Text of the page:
Earlier this week, I wrote about “rollercoaster faith.” Today, I want to continue that focus on faith. I wrote that we often struggle with an up and down faith based on our circumstances, and how the Lord wants our faith anchored in him who never changes as opposed to our circumstances, which always do. Along with that is the increasingly popular idea among believers that faith should be comfortable.
Just this morning while having breakfast with a friend, we were discussing the trend of churches trying to make their worship services and the church environment as comfortable for the masses as possible. Popular music, entertaining but short sermons, coffee bars, etc. All designed to draw people to their churches. Whether intentionally or not, what the American church is selling people is a comfortable faith that doesn’t require much, and definitely nothing that makes people uncomfortable, such as the need for repentance from sin, generosity with one’s wealth, and reconciliation with other believers who you believe have wronged you.
What is fascinating about this trend is it ignores what we read about the believers in the New Testament and the commands of our Lord, as well as the witness of those in the Old Testament, such as Abraham and Moses. Their faith was tested and stretched throughout their journeys with the Lord. Abraham was called to leave his homeland with no idea where God was taking him. Moses was called from exile to confront Pharaoh and lead the Israelites out of Egypt. Jeremiah was called to rebuke the Israelites who then persecuted him.
And Jesus often challenged the thinking that following him would be easy. To the rich man, he told him to sell everything he owned and then come follow him. He reminded people who sought to follow him that he had none of the creature comforts they were used to. And he said that if one is to follow him, he must be willing to take up his cross daily (an instrument of execution in the 1st Century).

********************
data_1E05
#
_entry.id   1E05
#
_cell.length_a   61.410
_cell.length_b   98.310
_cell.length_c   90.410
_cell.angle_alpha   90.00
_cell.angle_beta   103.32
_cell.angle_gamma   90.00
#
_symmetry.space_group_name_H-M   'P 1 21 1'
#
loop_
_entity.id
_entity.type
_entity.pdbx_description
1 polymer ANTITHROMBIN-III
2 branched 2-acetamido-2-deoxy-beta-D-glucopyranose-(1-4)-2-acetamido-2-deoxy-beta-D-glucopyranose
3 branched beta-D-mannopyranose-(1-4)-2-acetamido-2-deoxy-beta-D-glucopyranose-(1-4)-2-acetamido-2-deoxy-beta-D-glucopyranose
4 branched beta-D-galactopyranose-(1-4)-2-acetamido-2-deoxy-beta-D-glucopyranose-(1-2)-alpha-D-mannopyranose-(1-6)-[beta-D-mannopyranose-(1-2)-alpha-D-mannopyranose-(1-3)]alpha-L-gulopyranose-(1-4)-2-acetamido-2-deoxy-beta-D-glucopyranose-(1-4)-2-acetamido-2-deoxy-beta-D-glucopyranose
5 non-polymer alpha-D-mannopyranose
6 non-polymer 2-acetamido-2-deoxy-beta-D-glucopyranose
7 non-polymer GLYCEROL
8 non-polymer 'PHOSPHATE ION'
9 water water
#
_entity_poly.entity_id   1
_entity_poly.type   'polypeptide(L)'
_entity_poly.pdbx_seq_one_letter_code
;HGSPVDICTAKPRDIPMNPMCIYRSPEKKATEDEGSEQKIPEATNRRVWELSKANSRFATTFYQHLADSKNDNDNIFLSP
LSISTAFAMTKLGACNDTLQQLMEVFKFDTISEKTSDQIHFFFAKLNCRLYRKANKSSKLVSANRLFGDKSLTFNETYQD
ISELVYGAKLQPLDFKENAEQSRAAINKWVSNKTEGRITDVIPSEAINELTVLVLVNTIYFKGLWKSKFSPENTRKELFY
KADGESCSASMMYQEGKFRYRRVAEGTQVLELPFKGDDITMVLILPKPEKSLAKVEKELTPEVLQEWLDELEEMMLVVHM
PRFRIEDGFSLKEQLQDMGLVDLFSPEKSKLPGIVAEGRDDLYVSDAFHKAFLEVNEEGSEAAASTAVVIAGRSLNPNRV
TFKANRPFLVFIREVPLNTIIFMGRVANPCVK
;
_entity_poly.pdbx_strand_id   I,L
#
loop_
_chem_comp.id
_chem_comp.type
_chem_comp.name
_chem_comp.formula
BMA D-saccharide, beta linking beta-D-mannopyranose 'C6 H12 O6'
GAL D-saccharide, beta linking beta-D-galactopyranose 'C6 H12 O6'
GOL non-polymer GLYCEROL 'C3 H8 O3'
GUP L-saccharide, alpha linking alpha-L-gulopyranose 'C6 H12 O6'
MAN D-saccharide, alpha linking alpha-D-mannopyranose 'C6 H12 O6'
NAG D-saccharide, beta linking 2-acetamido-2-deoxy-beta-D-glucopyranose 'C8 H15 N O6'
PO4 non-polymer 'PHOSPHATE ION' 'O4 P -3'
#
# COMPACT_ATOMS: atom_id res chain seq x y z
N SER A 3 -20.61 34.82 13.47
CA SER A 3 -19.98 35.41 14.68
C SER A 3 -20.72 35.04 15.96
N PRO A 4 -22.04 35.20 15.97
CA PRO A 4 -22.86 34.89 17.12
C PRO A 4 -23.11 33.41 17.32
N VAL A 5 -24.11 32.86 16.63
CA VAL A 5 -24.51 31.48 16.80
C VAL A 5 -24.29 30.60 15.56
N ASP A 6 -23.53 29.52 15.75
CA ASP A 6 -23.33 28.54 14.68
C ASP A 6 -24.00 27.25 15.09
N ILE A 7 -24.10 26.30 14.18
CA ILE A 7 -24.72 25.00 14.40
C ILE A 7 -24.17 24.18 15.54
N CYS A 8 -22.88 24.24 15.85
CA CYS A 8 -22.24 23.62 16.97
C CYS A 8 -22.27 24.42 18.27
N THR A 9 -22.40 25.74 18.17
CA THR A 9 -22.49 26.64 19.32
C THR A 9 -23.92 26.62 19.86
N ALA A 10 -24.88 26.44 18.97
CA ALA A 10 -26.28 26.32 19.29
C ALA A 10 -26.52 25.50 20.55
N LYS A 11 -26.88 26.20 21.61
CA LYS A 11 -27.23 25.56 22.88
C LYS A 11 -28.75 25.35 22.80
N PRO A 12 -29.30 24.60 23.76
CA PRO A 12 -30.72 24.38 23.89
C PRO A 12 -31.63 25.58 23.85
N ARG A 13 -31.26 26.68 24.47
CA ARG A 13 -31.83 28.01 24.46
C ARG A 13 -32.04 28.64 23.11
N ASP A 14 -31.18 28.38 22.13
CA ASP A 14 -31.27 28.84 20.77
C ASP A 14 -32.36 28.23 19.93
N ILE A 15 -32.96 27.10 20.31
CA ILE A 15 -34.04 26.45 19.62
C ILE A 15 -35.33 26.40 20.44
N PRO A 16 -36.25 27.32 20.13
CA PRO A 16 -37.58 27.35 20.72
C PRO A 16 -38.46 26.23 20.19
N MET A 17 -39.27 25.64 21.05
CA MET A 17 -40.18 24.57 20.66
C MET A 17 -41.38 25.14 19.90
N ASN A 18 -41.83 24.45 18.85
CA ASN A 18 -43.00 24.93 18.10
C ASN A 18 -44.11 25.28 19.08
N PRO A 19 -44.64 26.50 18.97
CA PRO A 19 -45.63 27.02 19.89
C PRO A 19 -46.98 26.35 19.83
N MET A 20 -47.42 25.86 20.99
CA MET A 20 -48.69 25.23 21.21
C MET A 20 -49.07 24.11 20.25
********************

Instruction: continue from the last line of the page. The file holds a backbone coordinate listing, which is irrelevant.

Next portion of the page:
And what of the persecuted New Testament Church? Yes, it grew exponentially, which church growth experts always point out, but what is often ignored is that growth didn’t come as a result of new building expansions or the hiring of a great pastor. Rather, it came in the midst of terrible persecution from the Roman government and the Jewish leaders. It grew because people could see believers being joyous in the face of terrible treatment. Theirs was a faith that was deep and abiding; it was a faith that was costly and uncomfortable. It was more akin to the faith of the Christians in China, India, or Iran, where persecution of Jesus followers is rampant. Yet, the Kingdom is adding new citizens daily in those parts of the world.
About a year ago, the Lord brought to my mind an idea that was a real stretch for me. I will not say what it was because that right now is between him and I. Suffice it to say, however, it was something that I didn’t feel at all comfortable doing, so I didn’t. A few weeks ago, after hearing a message about faith that is comfortable is no faith at all, the idea came back to me. This time, I realized I needed to follow through with it. So I did. It was uncomfortable, at first, but then I found great joy in doing it, and now I look forward to doing it and see the Lord working through me in this endeavor.
I love my comfort as much as anyone, and I am not easily moved to stray far from it. That’s my bent, and I think it is for most of us. Yet, the teachings and the examples in the Scriptures call us away from our comfortable lives to go where the Lord leads. Like all parents, he is not surprised by resistance, but he does want obedience, not for his sake, but for ours. Rather than allowing us to live the lives we prefer, he calls us to the life we need, which is to trust him and follow him wherever he wants us to go and do whatever he wants us to do. In other words, acknowledge his lordship over our lives, that we are not our own, but were brought at a price (I Corinthians 6:19-20).
Sadly, many believers are being sold a comfortable faith, of which the only requirements are to participate in church services and be a good person. Everything is centered around people being comfortable and feeling good. This is not the faith of the Scriptures, and it is easy to figure that out merely by reading them.
The challenge for each of us in the midst of our culture of comfort is to rediscover the faith that is deep and abiding regardless of our circumstances, and a faith that leads us willingly to sacrifice our daily wants to the will of the Lord. In that we will find true joy.
© Jim Musser 2019 All Scripture References from New International Version.